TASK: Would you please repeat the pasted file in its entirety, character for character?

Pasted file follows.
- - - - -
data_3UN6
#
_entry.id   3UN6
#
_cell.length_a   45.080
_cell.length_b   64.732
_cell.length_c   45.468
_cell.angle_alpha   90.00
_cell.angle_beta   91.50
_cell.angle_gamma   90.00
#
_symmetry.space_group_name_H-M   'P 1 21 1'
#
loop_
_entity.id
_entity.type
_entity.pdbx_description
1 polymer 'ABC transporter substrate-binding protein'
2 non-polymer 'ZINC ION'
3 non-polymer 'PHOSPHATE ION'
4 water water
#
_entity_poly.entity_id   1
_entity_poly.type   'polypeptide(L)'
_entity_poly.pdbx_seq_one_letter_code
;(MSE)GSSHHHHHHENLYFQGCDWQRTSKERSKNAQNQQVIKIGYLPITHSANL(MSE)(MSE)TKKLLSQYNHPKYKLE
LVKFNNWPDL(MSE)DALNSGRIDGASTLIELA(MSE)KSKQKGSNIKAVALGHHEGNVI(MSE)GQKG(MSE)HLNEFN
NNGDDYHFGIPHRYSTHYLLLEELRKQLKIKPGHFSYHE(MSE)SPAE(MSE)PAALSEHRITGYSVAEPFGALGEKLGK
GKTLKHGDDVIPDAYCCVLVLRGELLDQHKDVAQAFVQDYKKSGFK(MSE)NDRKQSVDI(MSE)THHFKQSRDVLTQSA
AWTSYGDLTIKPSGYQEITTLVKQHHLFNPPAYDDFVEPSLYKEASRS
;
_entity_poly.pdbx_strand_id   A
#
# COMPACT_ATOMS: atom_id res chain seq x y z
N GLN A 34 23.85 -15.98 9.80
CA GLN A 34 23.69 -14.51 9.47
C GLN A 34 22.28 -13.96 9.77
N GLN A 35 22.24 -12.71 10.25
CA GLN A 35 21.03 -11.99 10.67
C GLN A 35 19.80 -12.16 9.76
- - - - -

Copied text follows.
data_3UN6
#
_entry.id   3UN6
#
_cell.length_a   45.080
_cell.length_b   64.732
_cell.length_c   45.468
_cell.angle_alpha   90.00
_cell.angle_beta   91.50
_cell.angle_gamma   90.00
#
_symmetry.space_group_name_H-M   'P 1 21 1'
#
loop_
_entity.id
_entity.type
_entity.pdbx_description
1 polymer 'ABC transporter substrate-binding protein'
2 non-polymer 'ZINC ION'
3 non-polymer 'PHOSPHATE ION'
4 water water
#
_entity_poly.entity_id   1
_entity_poly.type   'polypeptide(L)'
_entity_poly.pdbx_seq_one_letter_code
;(MSE)GSSHHHHHHENLYFQGCDWQRTSKERSKNAQNQQVIKIGYLPITHSANL(MSE)(MSE)TKKLLSQYNHPKYKLE
LVKFNNWPDL(MSE)DALNSGRIDGASTLIELA(MSE)KSKQKGSNIKAVALGHHEGNVI(MSE)GQKG(MSE)HLNEFN
NNGDDYHFGIPHRYSTHYLLLEELRKQLKIKPGHFSYHE(MSE)SPAE(MSE)PAALSEHRITGYSVAEPFGALGEKLGK
GKTLKHGDDVIPDAYCCVLVLRGELLDQHKDVAQAFVQDYKKSGFK(MSE)NDRKQSVDI(MSE)THHFKQSRDVLTQSA
AWTSYGDLTIKPSGYQEITTLVKQHHLFNPPAYDDFVEPSLYKEASRS
;
_entity_poly.pdbx_strand_id   A
#
# COMPACT_ATOMS: atom_id res chain seq x y z
N GLN A 34 23.85 -15.98 9.80
CA GLN A 34 23.69 -14.51 9.47
C GLN A 34 22.28 -13.96 9.77
N GLN A 35 22.24 -12.71 10.25
CA GLN A 35 21.03 -11.99 10.67
C GLN A 35 19.80 -12.16 9.76